If you are interested in tutoring for a formal tutoring organization, visit several online services and read their FAQs (frequently asked questions) to learn more about typical tutoring topics, qualifications, and more. For example, the following bulleted points explain what several professional online tutoring businesses serving students in the United States and Canada see as important qualifications:
• Live in and be eligible to work in either the US or Canada and have a valid Social Security or Social Insurance number
• Have a strong content knowledge in English, math, science, or social studies at the level you wish to tutor- for services covering elementary grade through first year college
• Be able to explain concepts to people of a variety of ages
• Currently be enrolled in or have graduated from an accredited US or Canadian College or University degree program
• Pass more than one subject exam during the application process
So if tutoring – formal or informal-still sounds like a possibility, here is a quick list of even more questions and ideas to help you get started, whether or not you plan to tutor in a formal or informal environment:
1. What skills, training, experiences do you have that others might need or enjoy having? Do you knit sweaters? Are you a certified Reiki Master? Do you like to coach? Do you play a mean game of bridge? Are you a native speaker of any language? This list goes on and on and 補習平台 once you get started, you will probably think of many things that you do well, activities that you could help others acquire.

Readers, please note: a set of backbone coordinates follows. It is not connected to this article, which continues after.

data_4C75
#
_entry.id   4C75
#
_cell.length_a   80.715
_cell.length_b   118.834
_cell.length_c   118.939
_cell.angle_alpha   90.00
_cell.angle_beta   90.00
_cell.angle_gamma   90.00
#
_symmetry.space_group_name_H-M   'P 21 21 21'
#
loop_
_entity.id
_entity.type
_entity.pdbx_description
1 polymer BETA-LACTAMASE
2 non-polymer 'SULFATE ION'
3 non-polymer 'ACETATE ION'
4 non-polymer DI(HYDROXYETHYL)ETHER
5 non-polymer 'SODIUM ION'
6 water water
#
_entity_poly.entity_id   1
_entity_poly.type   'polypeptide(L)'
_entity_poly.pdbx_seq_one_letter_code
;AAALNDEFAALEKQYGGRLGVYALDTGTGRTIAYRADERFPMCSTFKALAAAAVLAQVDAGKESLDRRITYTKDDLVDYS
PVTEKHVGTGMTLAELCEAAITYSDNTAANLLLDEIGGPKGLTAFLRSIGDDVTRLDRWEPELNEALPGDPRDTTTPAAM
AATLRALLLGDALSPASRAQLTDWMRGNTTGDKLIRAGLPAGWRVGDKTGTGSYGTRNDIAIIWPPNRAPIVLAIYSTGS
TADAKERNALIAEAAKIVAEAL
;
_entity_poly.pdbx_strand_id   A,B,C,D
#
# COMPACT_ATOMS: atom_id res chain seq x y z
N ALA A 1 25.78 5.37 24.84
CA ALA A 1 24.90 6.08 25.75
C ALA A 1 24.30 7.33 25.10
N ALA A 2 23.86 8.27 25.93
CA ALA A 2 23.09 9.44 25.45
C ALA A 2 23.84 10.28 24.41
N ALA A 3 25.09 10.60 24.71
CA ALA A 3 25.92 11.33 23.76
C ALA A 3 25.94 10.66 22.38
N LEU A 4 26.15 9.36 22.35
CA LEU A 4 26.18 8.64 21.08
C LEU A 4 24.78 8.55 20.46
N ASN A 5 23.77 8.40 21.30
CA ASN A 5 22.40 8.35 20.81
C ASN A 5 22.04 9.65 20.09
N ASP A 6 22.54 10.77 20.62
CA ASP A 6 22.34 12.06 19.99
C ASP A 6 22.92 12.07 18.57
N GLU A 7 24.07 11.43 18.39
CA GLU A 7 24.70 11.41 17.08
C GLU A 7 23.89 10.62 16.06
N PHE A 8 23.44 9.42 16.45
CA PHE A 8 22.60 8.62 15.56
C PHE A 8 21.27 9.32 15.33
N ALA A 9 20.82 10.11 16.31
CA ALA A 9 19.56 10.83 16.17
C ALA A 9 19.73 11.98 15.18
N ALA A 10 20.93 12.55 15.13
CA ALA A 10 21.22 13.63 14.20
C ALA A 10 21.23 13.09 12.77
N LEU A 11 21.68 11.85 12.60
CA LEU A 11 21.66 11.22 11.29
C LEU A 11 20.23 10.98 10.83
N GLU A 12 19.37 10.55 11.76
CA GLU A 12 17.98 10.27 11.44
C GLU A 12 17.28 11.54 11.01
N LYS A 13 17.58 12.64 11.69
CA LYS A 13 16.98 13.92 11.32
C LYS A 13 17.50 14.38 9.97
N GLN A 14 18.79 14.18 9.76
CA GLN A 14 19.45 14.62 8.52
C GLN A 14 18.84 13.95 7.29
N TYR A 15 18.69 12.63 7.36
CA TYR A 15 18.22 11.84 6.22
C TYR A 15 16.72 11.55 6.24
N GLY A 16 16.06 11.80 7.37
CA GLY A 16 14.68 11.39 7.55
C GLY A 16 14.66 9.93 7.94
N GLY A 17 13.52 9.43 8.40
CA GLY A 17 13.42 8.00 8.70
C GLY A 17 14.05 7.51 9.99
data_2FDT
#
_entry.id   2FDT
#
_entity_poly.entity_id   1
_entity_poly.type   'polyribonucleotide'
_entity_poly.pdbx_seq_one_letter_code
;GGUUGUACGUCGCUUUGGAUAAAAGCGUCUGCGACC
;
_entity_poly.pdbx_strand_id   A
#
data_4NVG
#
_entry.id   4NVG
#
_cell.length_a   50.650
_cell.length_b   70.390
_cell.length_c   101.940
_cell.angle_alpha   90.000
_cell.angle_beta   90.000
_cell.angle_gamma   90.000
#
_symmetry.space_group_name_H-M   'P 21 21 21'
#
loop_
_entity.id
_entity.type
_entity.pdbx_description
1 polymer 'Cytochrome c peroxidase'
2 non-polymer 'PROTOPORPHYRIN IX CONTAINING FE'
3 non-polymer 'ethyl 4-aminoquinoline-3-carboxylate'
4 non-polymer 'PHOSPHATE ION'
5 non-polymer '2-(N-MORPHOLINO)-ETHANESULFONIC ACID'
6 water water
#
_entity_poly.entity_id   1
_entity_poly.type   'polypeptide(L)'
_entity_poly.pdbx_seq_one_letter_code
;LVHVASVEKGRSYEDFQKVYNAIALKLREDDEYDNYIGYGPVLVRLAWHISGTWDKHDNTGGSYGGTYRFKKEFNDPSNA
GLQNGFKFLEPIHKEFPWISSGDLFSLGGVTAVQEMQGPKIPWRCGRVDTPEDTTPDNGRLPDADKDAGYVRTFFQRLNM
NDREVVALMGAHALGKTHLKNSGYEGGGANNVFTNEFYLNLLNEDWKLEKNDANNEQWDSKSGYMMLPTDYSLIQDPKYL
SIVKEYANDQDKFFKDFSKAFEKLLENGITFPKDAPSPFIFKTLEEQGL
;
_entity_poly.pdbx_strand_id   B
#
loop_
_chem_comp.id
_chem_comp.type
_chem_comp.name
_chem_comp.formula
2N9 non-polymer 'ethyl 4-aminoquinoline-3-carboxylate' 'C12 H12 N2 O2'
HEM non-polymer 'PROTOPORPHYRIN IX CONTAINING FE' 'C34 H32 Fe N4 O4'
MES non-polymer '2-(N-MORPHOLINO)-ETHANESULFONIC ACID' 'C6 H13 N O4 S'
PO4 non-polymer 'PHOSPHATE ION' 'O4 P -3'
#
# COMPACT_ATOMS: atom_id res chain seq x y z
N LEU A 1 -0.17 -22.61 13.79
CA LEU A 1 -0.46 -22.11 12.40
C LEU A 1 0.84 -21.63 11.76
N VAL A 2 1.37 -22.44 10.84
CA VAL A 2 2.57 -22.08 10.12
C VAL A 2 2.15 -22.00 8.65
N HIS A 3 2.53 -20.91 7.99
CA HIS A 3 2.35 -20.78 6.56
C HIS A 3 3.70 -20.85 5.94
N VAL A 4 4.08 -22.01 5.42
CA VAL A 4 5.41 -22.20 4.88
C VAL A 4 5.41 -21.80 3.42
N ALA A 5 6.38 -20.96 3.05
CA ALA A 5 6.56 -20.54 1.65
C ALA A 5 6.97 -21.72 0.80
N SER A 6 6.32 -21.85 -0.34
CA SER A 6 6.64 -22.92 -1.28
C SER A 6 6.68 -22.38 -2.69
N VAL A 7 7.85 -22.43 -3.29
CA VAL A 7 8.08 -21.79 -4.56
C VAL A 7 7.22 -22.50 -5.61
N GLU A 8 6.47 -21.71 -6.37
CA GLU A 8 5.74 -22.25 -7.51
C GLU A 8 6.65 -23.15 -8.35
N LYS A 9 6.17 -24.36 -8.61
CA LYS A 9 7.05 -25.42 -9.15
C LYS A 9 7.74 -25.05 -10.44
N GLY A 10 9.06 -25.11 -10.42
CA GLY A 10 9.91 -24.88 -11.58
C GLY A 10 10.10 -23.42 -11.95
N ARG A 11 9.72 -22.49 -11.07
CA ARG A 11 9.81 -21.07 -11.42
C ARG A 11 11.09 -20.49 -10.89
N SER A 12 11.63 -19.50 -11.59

2. Whom do you want to teach (or train) – children or adults? Business owners? Other retirees? Best to figure this out first. When you think about tutoring, you typically are considering the needs of children. However, adults often need help too – with both formal and informal activities – from math to planting a garden or learning how to remove viruses from their computers. Adults usually do not usually seek out special tutoring – you may have to find these customers and tantalize them through bulletin boards flyers and handouts, or even by giving free programs to groups and organizations and demonstrating your skills. Pass out flyers, business cards and have a drawing for one free lesson at this event.
3. Decide on what areas are best for your tutorial services. You may need to brush up on the subjects you feel you are most proficient in – and then you will probably have to practice before asking for payment. A clever way to learn what services are needed, is to ask around. Talk to ministers, business people, club members, friends and get their ideas. Then keep them informed about what you are doing, and they will often tell others, especially if you give them some business cards or flyers once you decide on what your will be offering as a tutor.
4. What are people typically charging for tutoring or classes? Ask around, check out bulletin boards and look at online resources such as Craig’s List. Ask friends what they would consider paying for a cooking or gardening lesson. (Again, this is a good marketing technique because friends will often make referrals for your tutoring services.) If you are seeking formal tutoring opportunities, do some searching on the Internet. Also, look for tutoring classified ads in college and/or local newspapers. You do not want to set your price too high or too low-too high, and you will not find many students, too low and you might end up with too many takers.
5. Look on the Internet for clients. Many job forums and employment sites advertise for tutors. Search the Internet for tutoring; if you live in Albuquerque, New Mexico, Google: tutoring jobs Albuquerque, and see what comes up.